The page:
Gemerts, Glenn, et al (1996), “Small-Scale Mining in Suriname: Problems and Opportunities,” Geological Mining Service of Suriname and OAS Special Mission, Suriname.
Prepared by Mariana Torres.
The shield stretches from the Amazon River in Brazil to the Orinoco River in Venezuela.
Most of the population of Suriname lives in the narrow coastal region. The population in the interior mainly consists of Amerindians (around 10,000) and Maroons (around 50,000) which have only limited contact with the formal and urban sectors of the population.
The artisan miners in the Guianas have traditionally been referred to as porknockers, while Brazilian gold diggers are called garimpeiros.
Treaty for Peace and National Reconciliation and Development dated August 8, 1992.
Mercury is used to bind gold and separate it from the dirt by creating a gold-mercury amalgam. Gold is then separated by heating the amalgam. In the process, the mercury evaporates into the air, creating a health hazard for workers and contaminating surface waters.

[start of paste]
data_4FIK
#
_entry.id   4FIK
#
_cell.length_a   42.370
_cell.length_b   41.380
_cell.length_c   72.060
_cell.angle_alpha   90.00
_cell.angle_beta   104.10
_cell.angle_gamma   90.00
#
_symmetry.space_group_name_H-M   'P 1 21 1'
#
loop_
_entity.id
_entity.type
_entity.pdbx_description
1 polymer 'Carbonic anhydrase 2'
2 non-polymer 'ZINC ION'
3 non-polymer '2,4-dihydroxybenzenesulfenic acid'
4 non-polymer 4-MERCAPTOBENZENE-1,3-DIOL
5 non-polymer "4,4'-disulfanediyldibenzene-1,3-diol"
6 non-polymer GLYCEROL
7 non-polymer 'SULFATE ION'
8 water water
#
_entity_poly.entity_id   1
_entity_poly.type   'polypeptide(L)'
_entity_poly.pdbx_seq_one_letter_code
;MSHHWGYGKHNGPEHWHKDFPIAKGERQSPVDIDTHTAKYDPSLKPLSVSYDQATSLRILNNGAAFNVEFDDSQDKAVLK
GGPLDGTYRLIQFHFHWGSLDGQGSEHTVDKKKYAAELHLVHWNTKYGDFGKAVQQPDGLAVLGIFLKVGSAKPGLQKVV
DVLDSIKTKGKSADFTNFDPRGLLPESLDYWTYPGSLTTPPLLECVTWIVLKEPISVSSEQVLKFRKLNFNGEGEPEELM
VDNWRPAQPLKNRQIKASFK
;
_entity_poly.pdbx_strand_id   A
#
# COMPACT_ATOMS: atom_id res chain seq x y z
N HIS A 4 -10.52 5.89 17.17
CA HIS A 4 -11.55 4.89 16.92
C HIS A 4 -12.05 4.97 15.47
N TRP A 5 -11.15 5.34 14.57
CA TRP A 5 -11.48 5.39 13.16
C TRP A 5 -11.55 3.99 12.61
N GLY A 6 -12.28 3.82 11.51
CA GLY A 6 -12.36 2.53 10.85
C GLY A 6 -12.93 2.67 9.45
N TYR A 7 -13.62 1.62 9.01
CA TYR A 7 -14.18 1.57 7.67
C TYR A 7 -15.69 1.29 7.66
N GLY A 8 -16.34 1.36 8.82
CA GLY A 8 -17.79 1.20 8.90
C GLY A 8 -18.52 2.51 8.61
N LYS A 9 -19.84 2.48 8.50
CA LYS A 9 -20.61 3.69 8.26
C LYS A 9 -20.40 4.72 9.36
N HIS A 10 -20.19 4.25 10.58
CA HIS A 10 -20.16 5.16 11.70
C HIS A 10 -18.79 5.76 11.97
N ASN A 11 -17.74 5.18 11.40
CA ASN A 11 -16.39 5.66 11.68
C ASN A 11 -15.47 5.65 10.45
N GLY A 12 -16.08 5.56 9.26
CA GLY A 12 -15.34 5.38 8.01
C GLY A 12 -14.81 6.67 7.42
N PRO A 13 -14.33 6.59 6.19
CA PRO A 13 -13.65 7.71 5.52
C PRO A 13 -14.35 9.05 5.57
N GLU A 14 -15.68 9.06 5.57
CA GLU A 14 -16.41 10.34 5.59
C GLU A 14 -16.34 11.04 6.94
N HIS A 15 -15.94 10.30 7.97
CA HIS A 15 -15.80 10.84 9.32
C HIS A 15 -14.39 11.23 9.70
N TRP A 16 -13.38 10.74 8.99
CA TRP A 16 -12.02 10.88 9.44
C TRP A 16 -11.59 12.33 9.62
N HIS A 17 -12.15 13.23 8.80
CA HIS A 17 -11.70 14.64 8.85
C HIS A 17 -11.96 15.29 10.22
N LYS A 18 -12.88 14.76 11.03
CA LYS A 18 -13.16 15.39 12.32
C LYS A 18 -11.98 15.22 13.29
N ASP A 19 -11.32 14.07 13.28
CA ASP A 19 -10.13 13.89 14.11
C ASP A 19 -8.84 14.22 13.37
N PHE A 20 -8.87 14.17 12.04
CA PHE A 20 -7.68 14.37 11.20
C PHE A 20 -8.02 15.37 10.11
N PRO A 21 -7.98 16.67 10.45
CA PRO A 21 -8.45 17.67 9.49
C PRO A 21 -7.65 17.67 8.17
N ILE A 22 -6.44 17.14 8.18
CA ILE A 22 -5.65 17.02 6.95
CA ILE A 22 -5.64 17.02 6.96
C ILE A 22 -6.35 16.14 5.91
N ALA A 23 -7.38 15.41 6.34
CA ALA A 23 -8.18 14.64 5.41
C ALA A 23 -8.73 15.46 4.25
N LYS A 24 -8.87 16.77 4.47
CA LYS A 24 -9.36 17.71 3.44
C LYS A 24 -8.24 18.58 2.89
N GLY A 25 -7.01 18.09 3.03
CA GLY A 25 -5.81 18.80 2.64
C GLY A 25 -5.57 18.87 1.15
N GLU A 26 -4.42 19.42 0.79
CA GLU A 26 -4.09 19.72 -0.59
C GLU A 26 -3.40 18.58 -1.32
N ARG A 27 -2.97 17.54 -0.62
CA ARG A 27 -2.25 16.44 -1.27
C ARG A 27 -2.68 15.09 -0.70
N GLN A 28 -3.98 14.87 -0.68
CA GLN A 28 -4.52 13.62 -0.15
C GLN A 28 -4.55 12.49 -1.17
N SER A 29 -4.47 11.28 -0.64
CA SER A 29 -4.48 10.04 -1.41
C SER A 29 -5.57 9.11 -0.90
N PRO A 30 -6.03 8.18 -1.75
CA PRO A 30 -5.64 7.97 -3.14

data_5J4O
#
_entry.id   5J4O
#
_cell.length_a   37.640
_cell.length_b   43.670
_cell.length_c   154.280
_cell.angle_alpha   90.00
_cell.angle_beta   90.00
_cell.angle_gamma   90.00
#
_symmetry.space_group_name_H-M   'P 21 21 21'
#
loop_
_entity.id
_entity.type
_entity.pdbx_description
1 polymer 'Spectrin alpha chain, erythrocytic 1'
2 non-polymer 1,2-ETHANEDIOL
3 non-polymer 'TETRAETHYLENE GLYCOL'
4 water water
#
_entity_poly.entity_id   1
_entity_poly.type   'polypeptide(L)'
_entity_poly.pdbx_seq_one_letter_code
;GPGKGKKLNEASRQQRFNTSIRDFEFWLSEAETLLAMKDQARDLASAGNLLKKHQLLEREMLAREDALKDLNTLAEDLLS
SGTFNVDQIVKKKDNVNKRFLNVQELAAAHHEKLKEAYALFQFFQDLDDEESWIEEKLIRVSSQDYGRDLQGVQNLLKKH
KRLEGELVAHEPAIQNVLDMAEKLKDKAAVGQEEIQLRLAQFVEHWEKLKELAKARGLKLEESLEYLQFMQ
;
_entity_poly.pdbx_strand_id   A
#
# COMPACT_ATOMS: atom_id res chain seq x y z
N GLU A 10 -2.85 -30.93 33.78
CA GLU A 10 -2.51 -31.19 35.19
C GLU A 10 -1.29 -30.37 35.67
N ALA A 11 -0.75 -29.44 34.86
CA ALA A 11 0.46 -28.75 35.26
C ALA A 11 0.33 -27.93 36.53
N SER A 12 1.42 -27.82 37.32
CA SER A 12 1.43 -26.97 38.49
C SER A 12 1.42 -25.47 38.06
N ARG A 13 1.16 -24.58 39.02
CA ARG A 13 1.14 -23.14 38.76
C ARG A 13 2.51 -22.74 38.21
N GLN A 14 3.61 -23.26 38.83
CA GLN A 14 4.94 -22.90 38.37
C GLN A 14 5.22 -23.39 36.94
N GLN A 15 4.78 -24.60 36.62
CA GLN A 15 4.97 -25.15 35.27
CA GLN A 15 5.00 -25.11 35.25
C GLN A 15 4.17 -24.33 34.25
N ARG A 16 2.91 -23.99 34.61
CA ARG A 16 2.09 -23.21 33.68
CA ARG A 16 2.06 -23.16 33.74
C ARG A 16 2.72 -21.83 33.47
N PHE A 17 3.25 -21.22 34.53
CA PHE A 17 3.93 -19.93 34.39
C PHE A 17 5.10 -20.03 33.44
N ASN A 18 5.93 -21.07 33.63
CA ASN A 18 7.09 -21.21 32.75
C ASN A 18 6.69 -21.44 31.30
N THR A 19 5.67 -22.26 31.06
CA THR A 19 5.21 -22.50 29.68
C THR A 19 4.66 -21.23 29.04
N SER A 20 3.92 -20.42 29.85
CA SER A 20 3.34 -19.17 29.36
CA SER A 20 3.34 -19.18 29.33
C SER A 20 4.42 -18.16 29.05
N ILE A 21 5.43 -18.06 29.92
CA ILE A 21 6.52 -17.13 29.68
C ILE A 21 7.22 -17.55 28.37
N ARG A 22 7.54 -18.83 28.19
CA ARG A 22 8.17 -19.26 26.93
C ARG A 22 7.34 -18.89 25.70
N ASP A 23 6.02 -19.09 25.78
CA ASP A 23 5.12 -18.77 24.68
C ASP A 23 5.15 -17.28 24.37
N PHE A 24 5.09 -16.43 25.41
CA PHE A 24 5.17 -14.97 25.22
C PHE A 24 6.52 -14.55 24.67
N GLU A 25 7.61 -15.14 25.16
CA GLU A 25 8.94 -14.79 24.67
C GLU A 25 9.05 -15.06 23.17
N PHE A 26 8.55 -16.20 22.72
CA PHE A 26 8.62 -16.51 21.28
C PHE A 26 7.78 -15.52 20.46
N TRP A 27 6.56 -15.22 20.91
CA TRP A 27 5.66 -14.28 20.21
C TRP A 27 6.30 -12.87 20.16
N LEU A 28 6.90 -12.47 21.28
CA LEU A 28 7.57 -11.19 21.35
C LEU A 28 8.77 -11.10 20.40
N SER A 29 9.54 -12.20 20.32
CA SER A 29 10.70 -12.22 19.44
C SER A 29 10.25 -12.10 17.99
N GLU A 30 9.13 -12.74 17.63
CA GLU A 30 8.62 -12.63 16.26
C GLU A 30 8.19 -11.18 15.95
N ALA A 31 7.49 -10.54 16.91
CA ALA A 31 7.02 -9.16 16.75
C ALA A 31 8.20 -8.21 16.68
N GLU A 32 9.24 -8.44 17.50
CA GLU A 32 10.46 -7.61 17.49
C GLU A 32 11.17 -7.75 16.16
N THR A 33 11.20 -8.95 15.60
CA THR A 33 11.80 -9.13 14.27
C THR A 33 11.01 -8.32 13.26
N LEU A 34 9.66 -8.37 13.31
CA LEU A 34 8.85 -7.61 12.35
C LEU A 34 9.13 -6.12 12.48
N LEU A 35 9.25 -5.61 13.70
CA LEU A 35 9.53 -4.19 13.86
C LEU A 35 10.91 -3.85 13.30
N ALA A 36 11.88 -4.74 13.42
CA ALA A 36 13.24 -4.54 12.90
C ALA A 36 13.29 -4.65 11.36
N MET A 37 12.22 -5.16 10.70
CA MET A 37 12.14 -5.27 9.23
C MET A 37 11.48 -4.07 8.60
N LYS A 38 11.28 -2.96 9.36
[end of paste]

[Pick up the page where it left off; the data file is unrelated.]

In Guyana, sellers pay a 2 percent fee, based on the value of the gold to the Guyana Gold Board plus a royalty fee from 3 to 5 percent based on the international price of gold. If international gold prices are below US$260 per ounce, the royalty is 3 percent; for prices between US$260 and US$285 per ounce, 4 percent and for prices that exceed US$285 per ounce, 5 percent. This royalty fee is earmarked for the Guyana Geology and Mine Commission. In comparison, Suriname charges royalties of 2.25 percent and extra royalty of 6.5 percent on revenue that exceed and international gold price of US $425 per ounce.
The operation uses cyanide in a recirculated process instead of mercury, reducing substantially the environmental impact.
Revenue stabilization funds or fiscal rules could be considered. See chapter on fiscal revenue instability.